By Grant Mitchell, head of Junior and Emerging Miners Desk at Minerals Council South Africa

Exploration is essential to sustain the long-term survival of the mining industry, just as much as research, development and modernisation is essential to the survival of the manufacturing sector.

Grant Mitchell, head of Junior and Emerging Miners Desk at Minerals Council South Africa

Grant Mitchell, head of Junior and Emerging Miners Desk at Minerals Council South Africa. Supplied by Minerals Council South Africa

Internationally, exploration is a big industry. According to S&P Global Market Intelligence, the total funds raised by junior and intermediate companies in 2023 was USD11.62-billion (down 4% from 2022), with juniors’ exploration budgets sitting at USD5.6-billion (down by 5% since 2022).

Currently, the global focus on exploration is for critical minerals – defined as those that are driving the new green technologies such as lithium, copper and nickel – which are attracting investment, with lithium exploration, for example, increasing by 77%.

South Africa is endowed with many of these critical minerals, and the country’s potential to play a meaningful role in supplying them to its domestic manufacturing base and to international consumers can only be realised through greater levels of exploration. The country is, however, lagging behind international trends in prospecting for critical minerals.

South Africa’s share of global exploration dollars has been consistently below 1% for three consecutive years and nowhere near the more than 5% two decades ago.

The country was once the primary investment destination for exploration dollars in Africa. It is now in third position behind Mali and the Democratic Republic of Congo, with Zambia closing in on South Africa’s third ranking. In fact, a recently discovered major copper deposit in Zambia bodes well for the future of its mining sector.

Whilst there have been discoveries in South Africa on already-known deposits such as the Northern Limb of the Bushveld Igneous Complex, which is rich in platinum group metals (PGMs), chrome and base metals, there has not been a new world class discovery since the Venetia diamond deposit in 1980.

Most of the country’s exploration activity at the moment is brown fields, which entails further exploration of known deposits by existing mining companies.

So why is South Africa regarded as largely closed for business in green fields exploration by new entrants?

The answer is a mix of issues, including the opaque, slow and inefficient administration of exploration rights, a minerals and mining policy framework which is viewed as not enticing for exploration and mine-development investments, while South Africa’s elevated levels of crime serve as a deterrent as well.

Exploration is inherently risky, with relatively small numbers of deposits advancing into mine development and operations. Coupled with the country risks, South Africa is simply not on the global radar at the moment despite its fantastic mineral deposits and potential when critical minerals are highly sought after.

To mitigate these issues the Exploration Implementation Plan, a plan developed by three social partners – the Council for Geoscience, the Department of Mineral Resources and Energy, and the Minerals Council – was launched in early 2022, setting an ambitious target of attracting 5% of global exploration dollars in a five-year period.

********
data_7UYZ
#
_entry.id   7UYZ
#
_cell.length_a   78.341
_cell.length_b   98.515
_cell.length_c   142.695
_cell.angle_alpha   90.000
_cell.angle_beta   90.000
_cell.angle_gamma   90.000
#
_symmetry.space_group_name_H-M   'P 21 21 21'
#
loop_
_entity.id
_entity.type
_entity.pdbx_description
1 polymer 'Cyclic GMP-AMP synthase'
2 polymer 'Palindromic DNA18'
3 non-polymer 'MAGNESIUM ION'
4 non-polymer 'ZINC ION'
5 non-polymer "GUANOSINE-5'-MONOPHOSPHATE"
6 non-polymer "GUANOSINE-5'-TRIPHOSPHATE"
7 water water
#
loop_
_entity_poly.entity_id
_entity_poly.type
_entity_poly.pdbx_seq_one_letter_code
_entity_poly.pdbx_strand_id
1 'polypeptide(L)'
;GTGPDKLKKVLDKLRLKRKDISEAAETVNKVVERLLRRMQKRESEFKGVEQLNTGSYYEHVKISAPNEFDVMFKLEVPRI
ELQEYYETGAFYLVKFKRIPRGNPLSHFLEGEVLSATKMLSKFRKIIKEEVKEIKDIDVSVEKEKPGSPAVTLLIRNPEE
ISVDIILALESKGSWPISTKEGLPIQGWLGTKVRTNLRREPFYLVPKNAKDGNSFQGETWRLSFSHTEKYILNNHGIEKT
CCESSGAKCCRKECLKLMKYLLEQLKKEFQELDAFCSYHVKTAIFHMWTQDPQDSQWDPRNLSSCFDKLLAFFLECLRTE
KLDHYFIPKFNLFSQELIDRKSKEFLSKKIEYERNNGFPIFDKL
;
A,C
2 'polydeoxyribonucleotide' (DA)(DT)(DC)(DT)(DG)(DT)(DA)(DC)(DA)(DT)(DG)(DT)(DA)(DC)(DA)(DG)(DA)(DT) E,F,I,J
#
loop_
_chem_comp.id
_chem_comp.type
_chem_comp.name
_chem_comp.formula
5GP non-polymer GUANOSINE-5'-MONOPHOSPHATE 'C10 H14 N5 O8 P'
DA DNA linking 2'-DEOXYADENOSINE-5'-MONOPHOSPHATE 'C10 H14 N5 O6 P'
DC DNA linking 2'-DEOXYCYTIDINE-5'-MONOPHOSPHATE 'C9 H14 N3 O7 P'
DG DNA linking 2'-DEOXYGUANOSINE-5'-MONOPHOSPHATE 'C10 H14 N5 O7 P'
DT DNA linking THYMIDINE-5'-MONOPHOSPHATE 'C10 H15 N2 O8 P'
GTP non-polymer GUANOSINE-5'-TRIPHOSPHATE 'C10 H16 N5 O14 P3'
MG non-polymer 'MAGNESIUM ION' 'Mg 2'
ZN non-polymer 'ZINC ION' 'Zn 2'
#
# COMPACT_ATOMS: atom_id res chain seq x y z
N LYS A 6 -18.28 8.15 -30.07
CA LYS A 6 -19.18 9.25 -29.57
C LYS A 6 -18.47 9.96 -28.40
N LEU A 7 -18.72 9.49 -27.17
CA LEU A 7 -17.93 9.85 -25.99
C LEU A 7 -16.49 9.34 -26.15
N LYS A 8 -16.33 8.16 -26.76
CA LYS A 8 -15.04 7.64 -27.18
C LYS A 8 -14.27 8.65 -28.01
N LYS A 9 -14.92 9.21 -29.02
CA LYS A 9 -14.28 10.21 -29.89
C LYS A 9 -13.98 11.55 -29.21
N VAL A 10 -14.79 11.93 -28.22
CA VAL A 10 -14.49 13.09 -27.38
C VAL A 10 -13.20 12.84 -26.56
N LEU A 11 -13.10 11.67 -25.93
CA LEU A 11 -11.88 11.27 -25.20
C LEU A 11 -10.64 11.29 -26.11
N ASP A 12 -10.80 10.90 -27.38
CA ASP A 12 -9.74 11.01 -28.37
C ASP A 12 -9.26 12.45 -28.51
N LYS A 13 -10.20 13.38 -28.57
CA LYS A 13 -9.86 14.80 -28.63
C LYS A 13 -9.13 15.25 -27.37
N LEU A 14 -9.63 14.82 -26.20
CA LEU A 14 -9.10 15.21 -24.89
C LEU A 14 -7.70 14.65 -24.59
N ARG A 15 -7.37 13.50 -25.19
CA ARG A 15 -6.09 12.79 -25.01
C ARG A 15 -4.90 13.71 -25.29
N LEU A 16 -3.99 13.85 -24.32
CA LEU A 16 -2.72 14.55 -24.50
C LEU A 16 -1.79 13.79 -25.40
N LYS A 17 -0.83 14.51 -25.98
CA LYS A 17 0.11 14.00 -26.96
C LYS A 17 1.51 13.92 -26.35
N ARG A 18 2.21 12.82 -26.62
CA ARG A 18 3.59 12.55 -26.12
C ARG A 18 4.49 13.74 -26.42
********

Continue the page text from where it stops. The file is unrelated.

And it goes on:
The plan identified solutions to key constraints to reignite exploration spending. These included the development and implementation of a modern, transparent digital mineral rights management cadastre system, the introduction of tax incentives to stimulate investment in exploration, longer time frames in exploration permits to assess complex geological formations, a better system to manage interactions between landowners and exploration companies, and the consistent application of policies across provinces.

The question is: has there been progress in implementing the solutions?

There are some green shoots. Early in 2024, the DMRE announced the appointment of a consortium to develop and implement a new mining cadastre to replace the dated and dysfunctional system implemented in 2011.

The consortium includes a combination of a well-known Canadian service provider, Pacific GeoTech Systems, with two South African partners, MITS Institute and Gemini GIS and Environmental Services (GGES), to design the mining cadastre and to implement it, providing a critical portal for investors to easily lodge and manage their applications.

The second development is the announcement of a Junior Mining Exploration Fund to be administered by the state-owned Industrial Development Corporation in partnership with the Council for Geoscience and the DMRE. Aimed directly at empowered companies – a stipulation is that applicants must be 51% empowered – it provides a springboard to access capital markets for worthy projects, despite the relatively small size of the fund of R400-million.

These are both positive steps in the right direction, but there is more to be done. The Minerals Council is in regular talks with the DMRE and the Council for Geoscience on further measures to stimulate investment in exploration and to ensure the future of South African mining as the world transitions to a low-carbon future. South Africa is host to the minerals the global economy needs. By creating an environment conducive to investments in exploration, mine development, mining and processing, it opens the door to value creation and an industrial stimulus for South Africa’s economy and its people. Mining matters, and exploration is fundamental to ensuring it matters for longer.